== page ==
How common is skin cancer in Indian subcontinent?
Skin cancer is relatively uncommon in Indian subcontinent. Our dark-coloured skin has high melanin pigment which protects us from UV rays and skin cancer. However, there are a few skin cancers such as squamous cell cancer, basal cell cancer, cutaneous lymphomas and melanomas frequently seen in our patients.
What are the risk factors?
Ultra violet rays are the most important factor for skin cancer. People living in equatorial region with light coloured skin have high exposure to sun and are at the highest risk for skin cancer. People working with toxic chemicals and arsenic containing agents are prone to skin cancer, and also people living in ‘arsenic regions’ (containing high arsenic in water). Chronic infection (irritation) may lead to skin cancer. There are few genetic conditions (e.g. xeroderma pigmentosa) associated with skin cancer.
How can we prevent skin cancer?
Protection from excessive exposure to sunlight and UV rays, avoiding toxic chemical agents and arsenic will help to prevent skin cancer. Treatment of chronic irritation of skin, healthy lifestyle and food habits help to prevent cancer.
What are the common skin cancers?
In India squamous cell cancer (SCC) is the most common skin cancer. Chronic irritations from infection and chemical agents are the causes of SCC. SCC tends to metastasise (spread) to regional lymph nodes and other organs. Once there is metastasis, prognosis is not optimal. Another common tumour is basal cell cancer, usually seen on the face. ‘Mycosis fungoides’ is lymphoma of skin, and the patient has multiple lesions throughout the body. Patients have excessive itching and occasional bleeding from the lesions. Melanoma is one of the aggressive skin cancers, and produces dark coloured nodules.
How do we treat them?
Skin cancers are treated with local form of treatment (surgery or radiation therapy). Surgery is the preferred option in localised lesions. Radiation therapy is considered in extensive lesions, if there is microscopic residual disease after surgery and in patients with high risk of recurrence. ‘Total skin radiation’ is the treatment option in ‘cutaneous T-cell lymphoma’. Chemotherapy is considered in some lymphomas and metastatic disease. Brachytherapy is also a curative option in localized basal cell cancer.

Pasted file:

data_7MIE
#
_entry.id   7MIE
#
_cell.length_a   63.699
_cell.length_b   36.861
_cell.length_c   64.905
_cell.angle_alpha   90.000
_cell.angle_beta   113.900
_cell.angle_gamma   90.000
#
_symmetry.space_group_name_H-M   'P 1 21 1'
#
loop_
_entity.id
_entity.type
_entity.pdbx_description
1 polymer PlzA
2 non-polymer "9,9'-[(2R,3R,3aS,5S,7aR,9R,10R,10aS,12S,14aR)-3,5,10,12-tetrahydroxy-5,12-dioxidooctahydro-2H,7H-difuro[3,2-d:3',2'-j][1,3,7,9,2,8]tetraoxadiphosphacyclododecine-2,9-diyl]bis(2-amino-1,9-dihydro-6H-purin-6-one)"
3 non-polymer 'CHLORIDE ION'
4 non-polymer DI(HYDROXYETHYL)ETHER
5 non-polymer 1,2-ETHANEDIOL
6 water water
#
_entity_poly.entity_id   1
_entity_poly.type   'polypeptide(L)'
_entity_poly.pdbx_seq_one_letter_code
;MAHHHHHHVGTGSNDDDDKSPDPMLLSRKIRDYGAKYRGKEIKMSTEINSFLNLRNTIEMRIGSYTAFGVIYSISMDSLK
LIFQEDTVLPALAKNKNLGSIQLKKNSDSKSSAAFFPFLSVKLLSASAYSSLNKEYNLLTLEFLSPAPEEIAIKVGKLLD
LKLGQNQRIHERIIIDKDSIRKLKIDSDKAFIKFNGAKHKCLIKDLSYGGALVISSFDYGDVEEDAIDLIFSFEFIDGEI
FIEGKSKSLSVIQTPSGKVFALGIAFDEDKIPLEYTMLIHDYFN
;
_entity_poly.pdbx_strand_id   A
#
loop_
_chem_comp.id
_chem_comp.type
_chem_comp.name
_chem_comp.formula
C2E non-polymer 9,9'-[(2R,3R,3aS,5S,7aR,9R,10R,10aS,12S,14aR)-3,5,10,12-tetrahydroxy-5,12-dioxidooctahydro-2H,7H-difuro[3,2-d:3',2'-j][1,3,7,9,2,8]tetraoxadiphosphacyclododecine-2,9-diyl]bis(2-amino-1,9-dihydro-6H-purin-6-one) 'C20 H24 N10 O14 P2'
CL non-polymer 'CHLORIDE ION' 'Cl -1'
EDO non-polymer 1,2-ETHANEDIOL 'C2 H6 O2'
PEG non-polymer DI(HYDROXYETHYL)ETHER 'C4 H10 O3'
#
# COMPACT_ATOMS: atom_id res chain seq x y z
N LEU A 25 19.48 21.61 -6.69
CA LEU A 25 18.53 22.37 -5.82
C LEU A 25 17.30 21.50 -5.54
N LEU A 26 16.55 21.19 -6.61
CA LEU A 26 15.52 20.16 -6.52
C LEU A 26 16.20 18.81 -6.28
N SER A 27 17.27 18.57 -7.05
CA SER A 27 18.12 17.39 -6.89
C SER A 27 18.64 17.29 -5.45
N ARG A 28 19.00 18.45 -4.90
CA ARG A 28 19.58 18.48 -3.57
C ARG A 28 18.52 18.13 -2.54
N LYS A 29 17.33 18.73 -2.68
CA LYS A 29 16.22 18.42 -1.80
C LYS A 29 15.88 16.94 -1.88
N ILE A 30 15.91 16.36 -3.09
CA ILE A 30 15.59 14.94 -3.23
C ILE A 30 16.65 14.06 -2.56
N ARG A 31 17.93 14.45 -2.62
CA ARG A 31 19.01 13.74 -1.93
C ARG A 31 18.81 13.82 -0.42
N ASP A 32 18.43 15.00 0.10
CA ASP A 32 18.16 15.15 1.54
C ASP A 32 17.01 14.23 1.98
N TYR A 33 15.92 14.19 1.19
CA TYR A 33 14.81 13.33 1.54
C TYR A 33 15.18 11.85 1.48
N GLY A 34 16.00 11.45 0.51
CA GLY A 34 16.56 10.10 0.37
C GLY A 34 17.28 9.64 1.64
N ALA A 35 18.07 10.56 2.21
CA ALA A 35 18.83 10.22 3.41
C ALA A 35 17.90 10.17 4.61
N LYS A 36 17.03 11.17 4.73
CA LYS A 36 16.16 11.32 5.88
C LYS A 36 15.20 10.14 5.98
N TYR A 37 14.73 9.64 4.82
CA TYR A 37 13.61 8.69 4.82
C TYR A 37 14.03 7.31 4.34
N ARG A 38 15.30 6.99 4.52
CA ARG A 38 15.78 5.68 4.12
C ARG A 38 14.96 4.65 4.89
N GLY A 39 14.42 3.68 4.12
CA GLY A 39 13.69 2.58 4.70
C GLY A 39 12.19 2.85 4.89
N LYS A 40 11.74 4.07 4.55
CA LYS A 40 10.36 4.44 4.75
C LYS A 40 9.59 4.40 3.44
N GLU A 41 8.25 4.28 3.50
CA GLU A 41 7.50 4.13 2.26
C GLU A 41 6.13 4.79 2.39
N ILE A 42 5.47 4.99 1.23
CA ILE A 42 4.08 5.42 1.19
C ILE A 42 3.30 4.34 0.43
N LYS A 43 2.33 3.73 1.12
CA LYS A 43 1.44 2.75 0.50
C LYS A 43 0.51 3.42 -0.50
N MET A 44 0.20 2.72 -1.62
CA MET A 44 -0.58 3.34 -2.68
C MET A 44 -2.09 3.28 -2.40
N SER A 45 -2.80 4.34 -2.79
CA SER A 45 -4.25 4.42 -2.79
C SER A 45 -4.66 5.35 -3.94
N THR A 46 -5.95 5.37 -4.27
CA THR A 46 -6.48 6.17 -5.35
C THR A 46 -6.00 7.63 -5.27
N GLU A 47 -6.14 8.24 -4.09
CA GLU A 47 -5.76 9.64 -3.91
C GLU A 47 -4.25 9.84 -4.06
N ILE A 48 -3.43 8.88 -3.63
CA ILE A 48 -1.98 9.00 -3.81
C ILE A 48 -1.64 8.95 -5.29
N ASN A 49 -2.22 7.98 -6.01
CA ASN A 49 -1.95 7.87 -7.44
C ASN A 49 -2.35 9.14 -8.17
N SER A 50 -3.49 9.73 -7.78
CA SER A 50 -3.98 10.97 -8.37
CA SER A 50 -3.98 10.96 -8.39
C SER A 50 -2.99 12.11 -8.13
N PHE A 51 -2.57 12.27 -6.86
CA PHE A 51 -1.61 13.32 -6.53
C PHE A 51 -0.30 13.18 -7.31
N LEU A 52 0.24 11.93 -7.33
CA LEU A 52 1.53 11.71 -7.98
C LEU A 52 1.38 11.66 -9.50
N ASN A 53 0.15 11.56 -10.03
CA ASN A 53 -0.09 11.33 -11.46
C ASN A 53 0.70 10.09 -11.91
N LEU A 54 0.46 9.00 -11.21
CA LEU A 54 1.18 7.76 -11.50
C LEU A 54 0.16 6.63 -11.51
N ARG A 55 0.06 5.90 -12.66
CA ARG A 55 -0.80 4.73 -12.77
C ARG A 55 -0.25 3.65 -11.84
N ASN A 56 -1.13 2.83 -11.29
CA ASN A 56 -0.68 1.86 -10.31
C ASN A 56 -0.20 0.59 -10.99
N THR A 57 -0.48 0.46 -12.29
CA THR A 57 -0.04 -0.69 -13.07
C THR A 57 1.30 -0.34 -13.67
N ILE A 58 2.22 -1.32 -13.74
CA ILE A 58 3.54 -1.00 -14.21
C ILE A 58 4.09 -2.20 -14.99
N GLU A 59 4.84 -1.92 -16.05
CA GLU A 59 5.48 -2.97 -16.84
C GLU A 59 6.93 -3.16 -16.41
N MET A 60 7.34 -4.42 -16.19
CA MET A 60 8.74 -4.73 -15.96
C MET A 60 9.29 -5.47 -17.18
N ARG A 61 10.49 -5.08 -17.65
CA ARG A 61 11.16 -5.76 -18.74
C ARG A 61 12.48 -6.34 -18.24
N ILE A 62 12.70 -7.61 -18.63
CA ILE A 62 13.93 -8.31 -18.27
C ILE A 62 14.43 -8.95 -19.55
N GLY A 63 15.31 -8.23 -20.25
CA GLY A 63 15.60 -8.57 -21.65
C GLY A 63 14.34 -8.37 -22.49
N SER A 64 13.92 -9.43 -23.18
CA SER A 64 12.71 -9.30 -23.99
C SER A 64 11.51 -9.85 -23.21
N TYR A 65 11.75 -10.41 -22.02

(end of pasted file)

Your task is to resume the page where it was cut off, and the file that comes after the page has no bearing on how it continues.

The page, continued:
What is ‘total skin radiation’?
This is a special radiation therapy technique where we treat the entire skin with low dose radiation.
Does ‘melanoma’ occur only in the skin?
Melanoma is the tumour of melanin containing cells. It is mostly seen in the skin, but also in eye, gut and other organs. Melanoma has a high tendency to spread in lymph nodes, liver and other organs.
What is the prognosis?
Prognosis depends upon the size, depth of invasion, extent of the lesion and also on complete removal of the tumour. Localized cancer of skin has excellent prognosis after complete removal. Skin cancers are considered ‘cured’ after adequate surgery or radiation therapy.
Can common moles transform to cancer?
There is a small risk that a common mole also can transform to cancer. Sudden change in colour, size, texture, and bleeding are the signs of malignant transformation.
Do persons with vitiligo have more risk of cancer?
There is no scientific rationale behind this argument. However, few persons with genetic instability disorders (e.g. Ataxia telangiectasia, Bloom’s syndrome) have skin lesions as well as high risk of cancer.